The Fabric of Society

Timed Online Auction, 18 May - 1 June 2022

Textile Auction

Sold for

ZAR 8 794
Lot 14
  • Mapula Embroidery Project; Ndebele Village Scene
  • Mapula Embroidery Project; Ndebele Village Scene
  • Mapula Embroidery Project; Ndebele Village Scene
  • Mapula Embroidery Project; Ndebele Village Scene


Lot Estimate
ZAR 6 000 - 8 000
Selling Price
Incl. Buyer's Premium & VAT
ZAR 8 794

About this Item

Mapula Embroidery Project
South Africa 20th/21st Century
Ndebele Village Scene
embroidery on fabric
92 by 92cm excluding frame; 115 by 113 by 2,5cm including frame

Notes

Mapula Embroidery Project, established in 1991, is located in the Winterveld area, north-west of Pretoria.

‘Prior to the first independent election in 1994, Winterveld was included in the so-called ‘homeland’ of Bophuthatswana. This highly impoverished region is home to people from an assortment of backgrounds and who speak a variety of languages. The formation of Mapula (meaning ‘Mother of Rain’) was part of an initiative by Soroptomists International to upgrade the living conditions of people in the Winterveld. In 1991 Karin Skawran, head of the History of Art and Fine Arts Department at the University of South Afrika (Unisa) and a Soroptomist whose portfolio was Literacy and Education, thought of introducing some type of income-generating art project in the community. She convened a meeting with fellow Soroptomist, Mimi van der Merwe, and various members of staff at Unisa, as well as Sister Joan of the Sisters of Mercy in the Winterveld. The Sisters of Mercy had started the DWT Nthathe Adult Education Centre in the 1980s, and the art project would be based at this mission. Janetje van der Merwe, a Unisa staff member who had worked with Mbhanyele Jameson Maluleke at the Chivirika collective in the Northern Province, indicated a willingness to initiate an embroidery project.

The Sisters of Mercy subsequently identified Emily Maluleke as a person in the Winterveld community who could co-ordinated the collective. Training proceeded somewhat informally rather than through any systematically structured workshop. Maluleke, an experienced needleworker, demonstrated various stitches to the approximately twenty individuals who had indicated a tentative interest in the project. Maluleke encouraged participants to draw motifs – generally printed images rather than ‘from life’. Antoinette du Plessis, another Unisa staff member, showed the needleworkers how their embroideries might be made into cushion covers or components of calico shirts. The somewhat experimental works that resulted from this training were purchased by the Soroptomists and the Unisa staff, and these sales encouraged additional people to join the project.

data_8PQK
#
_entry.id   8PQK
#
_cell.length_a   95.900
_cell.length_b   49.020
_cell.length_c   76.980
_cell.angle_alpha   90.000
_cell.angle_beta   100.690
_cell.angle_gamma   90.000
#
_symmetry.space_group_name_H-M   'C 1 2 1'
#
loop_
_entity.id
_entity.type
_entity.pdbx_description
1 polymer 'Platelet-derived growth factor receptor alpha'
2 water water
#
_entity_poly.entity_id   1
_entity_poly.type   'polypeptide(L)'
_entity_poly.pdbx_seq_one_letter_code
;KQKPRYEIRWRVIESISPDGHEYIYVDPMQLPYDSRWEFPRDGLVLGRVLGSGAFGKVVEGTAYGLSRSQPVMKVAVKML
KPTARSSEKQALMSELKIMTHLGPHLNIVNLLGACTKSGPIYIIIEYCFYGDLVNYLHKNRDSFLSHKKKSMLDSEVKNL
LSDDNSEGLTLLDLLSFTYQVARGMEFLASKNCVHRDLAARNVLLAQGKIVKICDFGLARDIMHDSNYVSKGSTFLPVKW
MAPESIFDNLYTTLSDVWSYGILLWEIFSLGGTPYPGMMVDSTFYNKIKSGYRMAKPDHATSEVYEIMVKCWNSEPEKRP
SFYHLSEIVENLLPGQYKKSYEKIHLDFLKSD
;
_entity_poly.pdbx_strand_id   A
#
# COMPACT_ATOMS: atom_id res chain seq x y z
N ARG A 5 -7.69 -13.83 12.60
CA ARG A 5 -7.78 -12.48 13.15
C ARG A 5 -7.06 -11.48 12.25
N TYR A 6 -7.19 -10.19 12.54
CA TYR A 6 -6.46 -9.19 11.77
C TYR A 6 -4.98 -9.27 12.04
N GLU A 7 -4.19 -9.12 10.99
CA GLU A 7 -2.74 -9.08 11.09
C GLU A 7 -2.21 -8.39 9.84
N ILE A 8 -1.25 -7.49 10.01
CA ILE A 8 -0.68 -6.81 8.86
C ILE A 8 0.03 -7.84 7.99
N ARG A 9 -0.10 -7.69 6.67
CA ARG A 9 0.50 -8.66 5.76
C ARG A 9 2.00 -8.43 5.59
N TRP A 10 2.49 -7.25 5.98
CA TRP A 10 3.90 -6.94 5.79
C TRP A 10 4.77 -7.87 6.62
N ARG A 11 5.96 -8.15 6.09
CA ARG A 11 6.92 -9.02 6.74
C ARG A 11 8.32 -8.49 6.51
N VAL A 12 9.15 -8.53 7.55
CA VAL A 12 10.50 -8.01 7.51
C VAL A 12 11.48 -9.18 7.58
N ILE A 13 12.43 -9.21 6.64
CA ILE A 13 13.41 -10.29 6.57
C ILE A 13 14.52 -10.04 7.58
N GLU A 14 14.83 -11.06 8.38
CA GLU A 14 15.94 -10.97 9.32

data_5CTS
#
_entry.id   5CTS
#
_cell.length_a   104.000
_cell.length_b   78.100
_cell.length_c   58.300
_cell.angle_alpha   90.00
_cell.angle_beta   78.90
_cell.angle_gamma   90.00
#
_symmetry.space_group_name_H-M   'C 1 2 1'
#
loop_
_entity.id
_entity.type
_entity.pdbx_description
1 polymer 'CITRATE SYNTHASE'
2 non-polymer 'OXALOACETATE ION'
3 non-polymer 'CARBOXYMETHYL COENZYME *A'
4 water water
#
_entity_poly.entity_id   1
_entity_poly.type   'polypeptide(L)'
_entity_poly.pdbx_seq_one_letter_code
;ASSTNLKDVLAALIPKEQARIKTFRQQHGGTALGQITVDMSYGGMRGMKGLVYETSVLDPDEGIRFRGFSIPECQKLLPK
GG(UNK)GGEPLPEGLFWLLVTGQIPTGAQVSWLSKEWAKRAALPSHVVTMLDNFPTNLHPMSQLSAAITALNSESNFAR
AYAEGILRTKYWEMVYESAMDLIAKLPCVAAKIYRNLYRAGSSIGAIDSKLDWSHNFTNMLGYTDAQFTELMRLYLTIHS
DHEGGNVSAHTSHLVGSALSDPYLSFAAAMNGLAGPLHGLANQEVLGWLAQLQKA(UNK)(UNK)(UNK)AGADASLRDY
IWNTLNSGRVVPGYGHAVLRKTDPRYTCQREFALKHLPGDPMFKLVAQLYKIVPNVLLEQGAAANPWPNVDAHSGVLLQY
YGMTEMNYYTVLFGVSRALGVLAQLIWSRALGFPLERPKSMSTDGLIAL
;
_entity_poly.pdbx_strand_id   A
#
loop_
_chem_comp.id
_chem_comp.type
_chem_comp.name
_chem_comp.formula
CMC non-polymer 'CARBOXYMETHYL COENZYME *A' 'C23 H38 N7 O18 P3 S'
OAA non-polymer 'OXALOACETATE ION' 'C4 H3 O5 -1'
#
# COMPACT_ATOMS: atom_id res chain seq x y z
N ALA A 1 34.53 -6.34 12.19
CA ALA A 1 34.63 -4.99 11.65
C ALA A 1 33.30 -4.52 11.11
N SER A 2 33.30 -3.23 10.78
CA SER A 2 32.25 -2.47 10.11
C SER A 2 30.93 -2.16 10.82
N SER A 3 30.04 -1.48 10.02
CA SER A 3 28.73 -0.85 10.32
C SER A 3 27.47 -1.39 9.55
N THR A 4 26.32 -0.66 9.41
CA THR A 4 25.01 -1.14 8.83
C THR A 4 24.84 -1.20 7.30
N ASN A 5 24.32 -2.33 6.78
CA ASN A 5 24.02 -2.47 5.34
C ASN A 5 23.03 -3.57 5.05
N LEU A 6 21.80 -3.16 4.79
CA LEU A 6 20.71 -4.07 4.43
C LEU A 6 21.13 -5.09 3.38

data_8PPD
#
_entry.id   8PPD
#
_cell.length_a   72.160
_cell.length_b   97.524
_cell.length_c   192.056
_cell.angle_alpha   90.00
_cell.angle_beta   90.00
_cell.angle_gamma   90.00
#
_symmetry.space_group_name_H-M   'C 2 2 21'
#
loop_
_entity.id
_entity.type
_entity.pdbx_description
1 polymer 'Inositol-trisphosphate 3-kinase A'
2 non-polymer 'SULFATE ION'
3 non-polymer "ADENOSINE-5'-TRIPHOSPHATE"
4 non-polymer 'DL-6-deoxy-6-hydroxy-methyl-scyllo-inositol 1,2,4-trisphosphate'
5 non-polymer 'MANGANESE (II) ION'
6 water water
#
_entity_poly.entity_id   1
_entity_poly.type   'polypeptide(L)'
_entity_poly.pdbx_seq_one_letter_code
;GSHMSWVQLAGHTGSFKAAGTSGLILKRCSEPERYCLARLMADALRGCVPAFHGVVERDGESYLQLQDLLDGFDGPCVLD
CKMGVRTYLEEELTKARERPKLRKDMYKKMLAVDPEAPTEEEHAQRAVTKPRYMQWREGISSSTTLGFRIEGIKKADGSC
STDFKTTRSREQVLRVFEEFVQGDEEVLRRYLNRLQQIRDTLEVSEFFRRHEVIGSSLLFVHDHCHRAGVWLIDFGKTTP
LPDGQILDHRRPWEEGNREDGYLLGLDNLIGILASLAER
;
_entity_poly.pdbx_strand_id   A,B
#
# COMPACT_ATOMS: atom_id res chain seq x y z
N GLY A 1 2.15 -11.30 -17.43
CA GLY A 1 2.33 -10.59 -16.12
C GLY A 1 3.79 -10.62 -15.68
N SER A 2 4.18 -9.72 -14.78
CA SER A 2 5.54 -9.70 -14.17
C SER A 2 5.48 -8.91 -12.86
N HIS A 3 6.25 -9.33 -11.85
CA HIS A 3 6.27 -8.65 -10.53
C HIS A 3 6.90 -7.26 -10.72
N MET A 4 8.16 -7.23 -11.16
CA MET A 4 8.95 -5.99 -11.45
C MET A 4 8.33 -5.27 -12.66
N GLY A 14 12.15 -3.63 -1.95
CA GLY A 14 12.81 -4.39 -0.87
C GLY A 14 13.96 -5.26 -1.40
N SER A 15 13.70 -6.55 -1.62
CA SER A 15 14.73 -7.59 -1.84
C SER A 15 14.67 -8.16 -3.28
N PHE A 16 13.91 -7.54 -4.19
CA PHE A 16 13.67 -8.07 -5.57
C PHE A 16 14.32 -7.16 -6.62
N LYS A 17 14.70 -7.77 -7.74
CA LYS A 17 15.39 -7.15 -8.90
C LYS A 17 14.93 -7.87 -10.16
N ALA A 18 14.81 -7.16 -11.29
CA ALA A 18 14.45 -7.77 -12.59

Funding from Soroptomists and a grant from Nedcor facilitated the purchase of sewing machines, irons, ironing boards and an initial stock of material. By the end of 1991 the collective had begun to market works in the Magnolia Craft Market in Magnolia Dell, Pretoria, as well as via an NGO outlet, Rural Craft, in Rosebank, Johannesburg.’

Brenda Schmahmann (ed) (2000) Material Matters: Appliqués by the Weya Women of Zimbabwe and Needlework by South African Collectives, Johannesburg: Wits University Press, page 123.

Provenance

FirstRand, including FNB and RMB, are long-term collaborators and partners with the creative arts across South Africa. Over the years, the different businesses have built significant collections, covering diverse art genres. The FirstRand Art Acquisition Policy has been streamlined and has resulted in the collection requiring deaccessioning of an extensive range of high-quality and desirable artworks – all by established artists.

All proceeds from FirstRand artworks on this auction will be re-invested in contemporary South African art.



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